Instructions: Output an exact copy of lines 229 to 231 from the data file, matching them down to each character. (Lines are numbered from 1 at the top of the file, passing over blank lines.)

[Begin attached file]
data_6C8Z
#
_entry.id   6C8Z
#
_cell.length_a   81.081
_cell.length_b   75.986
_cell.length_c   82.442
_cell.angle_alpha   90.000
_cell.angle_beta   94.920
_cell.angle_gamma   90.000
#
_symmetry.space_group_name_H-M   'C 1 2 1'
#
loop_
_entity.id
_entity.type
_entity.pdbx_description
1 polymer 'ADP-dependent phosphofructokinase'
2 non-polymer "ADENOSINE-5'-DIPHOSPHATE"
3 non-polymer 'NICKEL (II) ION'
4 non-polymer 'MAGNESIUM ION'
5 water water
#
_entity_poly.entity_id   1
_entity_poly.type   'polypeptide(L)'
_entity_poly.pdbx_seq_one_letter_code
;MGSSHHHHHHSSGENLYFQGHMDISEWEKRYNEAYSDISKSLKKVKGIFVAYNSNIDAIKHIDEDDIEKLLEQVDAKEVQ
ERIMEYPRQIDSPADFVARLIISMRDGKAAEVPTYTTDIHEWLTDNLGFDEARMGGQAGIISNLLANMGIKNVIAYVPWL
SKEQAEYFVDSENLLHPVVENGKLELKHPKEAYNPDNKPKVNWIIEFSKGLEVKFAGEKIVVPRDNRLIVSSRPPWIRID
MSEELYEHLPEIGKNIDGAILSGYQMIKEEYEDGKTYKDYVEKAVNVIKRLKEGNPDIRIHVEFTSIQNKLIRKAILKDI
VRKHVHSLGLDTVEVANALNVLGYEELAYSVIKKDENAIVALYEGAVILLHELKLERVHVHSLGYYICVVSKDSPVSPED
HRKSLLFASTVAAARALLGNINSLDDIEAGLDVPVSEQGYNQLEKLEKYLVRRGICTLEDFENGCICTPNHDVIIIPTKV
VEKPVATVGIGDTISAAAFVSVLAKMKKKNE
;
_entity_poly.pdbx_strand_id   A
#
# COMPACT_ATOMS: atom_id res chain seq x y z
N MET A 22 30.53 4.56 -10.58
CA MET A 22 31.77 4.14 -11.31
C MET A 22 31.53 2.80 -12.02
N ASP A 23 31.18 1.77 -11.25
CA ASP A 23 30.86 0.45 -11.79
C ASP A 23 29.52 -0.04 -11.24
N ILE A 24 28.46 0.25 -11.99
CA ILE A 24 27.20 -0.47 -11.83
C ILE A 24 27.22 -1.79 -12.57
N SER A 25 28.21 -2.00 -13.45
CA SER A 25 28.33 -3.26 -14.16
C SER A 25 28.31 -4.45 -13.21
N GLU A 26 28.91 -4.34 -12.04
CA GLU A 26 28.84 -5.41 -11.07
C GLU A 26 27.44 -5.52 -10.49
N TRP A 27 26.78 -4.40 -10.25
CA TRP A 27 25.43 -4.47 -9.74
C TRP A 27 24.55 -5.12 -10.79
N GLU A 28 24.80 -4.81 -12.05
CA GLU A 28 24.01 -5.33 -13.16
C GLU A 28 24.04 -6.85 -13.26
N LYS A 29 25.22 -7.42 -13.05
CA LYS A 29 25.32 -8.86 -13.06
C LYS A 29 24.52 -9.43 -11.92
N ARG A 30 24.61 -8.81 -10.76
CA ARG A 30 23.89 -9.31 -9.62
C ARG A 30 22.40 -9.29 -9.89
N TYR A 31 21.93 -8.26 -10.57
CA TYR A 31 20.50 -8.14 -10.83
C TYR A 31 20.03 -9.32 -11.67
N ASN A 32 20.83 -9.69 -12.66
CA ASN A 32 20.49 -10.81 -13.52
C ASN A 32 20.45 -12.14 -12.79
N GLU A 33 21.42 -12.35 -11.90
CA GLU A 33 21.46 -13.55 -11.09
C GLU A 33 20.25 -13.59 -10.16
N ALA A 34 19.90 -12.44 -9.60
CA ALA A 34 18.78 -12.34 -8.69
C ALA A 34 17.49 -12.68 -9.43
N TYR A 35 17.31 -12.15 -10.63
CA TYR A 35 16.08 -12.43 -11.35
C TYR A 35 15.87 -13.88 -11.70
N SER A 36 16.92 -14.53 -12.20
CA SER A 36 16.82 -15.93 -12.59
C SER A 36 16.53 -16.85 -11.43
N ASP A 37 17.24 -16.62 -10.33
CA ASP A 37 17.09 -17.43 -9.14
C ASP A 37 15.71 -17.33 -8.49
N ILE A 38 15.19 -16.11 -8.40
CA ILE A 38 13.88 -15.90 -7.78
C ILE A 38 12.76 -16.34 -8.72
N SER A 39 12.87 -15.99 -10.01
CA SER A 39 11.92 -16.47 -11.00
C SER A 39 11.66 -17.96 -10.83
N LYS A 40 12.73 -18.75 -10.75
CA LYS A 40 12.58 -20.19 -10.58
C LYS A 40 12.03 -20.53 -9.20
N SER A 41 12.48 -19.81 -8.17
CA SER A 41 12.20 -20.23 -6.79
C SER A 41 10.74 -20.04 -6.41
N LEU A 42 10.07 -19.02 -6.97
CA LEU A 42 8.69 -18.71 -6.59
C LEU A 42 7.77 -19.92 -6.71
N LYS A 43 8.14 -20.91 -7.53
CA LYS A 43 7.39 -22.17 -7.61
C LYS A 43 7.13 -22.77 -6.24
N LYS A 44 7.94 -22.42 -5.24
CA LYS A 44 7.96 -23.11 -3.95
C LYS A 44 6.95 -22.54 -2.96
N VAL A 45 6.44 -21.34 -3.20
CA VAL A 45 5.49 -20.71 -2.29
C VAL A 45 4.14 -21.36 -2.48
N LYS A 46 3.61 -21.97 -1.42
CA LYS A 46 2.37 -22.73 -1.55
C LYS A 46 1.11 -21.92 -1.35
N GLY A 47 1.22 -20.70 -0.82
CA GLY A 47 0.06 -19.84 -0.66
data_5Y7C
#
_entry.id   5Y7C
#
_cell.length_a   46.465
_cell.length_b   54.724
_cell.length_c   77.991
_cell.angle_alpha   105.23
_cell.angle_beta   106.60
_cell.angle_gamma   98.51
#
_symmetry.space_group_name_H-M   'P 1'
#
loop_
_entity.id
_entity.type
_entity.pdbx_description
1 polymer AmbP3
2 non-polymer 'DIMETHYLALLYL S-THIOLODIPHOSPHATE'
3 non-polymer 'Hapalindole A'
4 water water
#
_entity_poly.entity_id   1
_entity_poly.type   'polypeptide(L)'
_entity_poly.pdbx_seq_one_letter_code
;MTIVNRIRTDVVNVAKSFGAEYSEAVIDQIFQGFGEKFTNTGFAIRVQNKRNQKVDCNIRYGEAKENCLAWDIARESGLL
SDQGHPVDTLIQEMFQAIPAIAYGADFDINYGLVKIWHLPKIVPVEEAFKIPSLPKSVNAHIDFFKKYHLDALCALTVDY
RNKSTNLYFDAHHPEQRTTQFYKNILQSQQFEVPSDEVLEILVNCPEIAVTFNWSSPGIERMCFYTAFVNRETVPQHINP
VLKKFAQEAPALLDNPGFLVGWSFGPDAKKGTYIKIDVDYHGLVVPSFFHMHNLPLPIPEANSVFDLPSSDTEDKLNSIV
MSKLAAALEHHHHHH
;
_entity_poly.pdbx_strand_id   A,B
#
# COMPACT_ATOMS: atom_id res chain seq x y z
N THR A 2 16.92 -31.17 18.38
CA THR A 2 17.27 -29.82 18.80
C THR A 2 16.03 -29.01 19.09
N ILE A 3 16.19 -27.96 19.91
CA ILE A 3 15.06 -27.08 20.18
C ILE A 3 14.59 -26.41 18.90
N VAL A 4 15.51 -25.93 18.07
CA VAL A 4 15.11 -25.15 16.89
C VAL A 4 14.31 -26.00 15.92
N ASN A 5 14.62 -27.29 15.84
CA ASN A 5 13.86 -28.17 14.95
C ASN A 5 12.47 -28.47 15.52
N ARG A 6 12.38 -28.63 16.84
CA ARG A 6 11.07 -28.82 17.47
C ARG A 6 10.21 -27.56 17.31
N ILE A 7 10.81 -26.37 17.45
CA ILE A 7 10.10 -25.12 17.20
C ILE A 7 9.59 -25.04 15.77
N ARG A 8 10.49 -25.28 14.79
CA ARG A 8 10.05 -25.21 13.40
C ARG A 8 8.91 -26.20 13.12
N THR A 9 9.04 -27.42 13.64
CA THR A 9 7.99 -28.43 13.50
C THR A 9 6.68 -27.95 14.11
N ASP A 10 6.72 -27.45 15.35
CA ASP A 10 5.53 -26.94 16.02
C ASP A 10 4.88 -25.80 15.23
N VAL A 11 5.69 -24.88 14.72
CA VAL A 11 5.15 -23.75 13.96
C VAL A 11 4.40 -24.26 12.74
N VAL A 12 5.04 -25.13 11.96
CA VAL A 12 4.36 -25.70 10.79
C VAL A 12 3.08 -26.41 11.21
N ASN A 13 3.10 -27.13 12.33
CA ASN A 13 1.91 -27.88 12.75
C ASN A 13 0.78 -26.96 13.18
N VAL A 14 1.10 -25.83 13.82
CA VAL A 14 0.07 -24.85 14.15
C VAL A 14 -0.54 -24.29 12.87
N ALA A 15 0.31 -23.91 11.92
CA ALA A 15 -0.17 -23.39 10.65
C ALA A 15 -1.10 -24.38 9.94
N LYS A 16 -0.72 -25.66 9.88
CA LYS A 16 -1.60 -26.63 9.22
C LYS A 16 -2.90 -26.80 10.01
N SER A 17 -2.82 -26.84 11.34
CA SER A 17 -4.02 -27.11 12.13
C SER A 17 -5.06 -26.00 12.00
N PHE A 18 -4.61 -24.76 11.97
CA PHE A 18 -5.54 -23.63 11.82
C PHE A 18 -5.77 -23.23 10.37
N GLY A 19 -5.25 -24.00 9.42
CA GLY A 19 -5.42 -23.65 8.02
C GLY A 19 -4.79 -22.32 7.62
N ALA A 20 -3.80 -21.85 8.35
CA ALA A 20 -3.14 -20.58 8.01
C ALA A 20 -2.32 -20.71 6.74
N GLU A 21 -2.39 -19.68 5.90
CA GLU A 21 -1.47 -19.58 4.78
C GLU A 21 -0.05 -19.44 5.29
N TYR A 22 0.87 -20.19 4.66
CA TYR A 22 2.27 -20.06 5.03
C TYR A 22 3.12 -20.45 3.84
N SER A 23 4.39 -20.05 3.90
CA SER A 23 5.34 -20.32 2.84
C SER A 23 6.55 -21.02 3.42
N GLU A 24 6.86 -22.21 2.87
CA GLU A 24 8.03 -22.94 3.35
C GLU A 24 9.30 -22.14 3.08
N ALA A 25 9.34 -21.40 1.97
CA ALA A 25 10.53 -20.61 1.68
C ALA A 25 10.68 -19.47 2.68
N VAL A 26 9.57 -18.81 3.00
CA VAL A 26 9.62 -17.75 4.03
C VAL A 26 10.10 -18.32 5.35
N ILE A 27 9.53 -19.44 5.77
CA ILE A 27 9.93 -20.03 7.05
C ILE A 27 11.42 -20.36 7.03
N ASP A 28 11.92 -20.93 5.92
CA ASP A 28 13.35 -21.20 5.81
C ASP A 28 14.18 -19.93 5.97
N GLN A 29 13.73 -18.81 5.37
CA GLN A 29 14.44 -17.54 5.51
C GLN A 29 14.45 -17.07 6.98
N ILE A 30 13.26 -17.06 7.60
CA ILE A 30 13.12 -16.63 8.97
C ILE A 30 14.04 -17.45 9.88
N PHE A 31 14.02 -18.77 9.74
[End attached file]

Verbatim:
C ASP A 28 14.18 -19.93 5.97
N GLN A 29 13.73 -18.81 5.37
CA GLN A 29 14.44 -17.54 5.51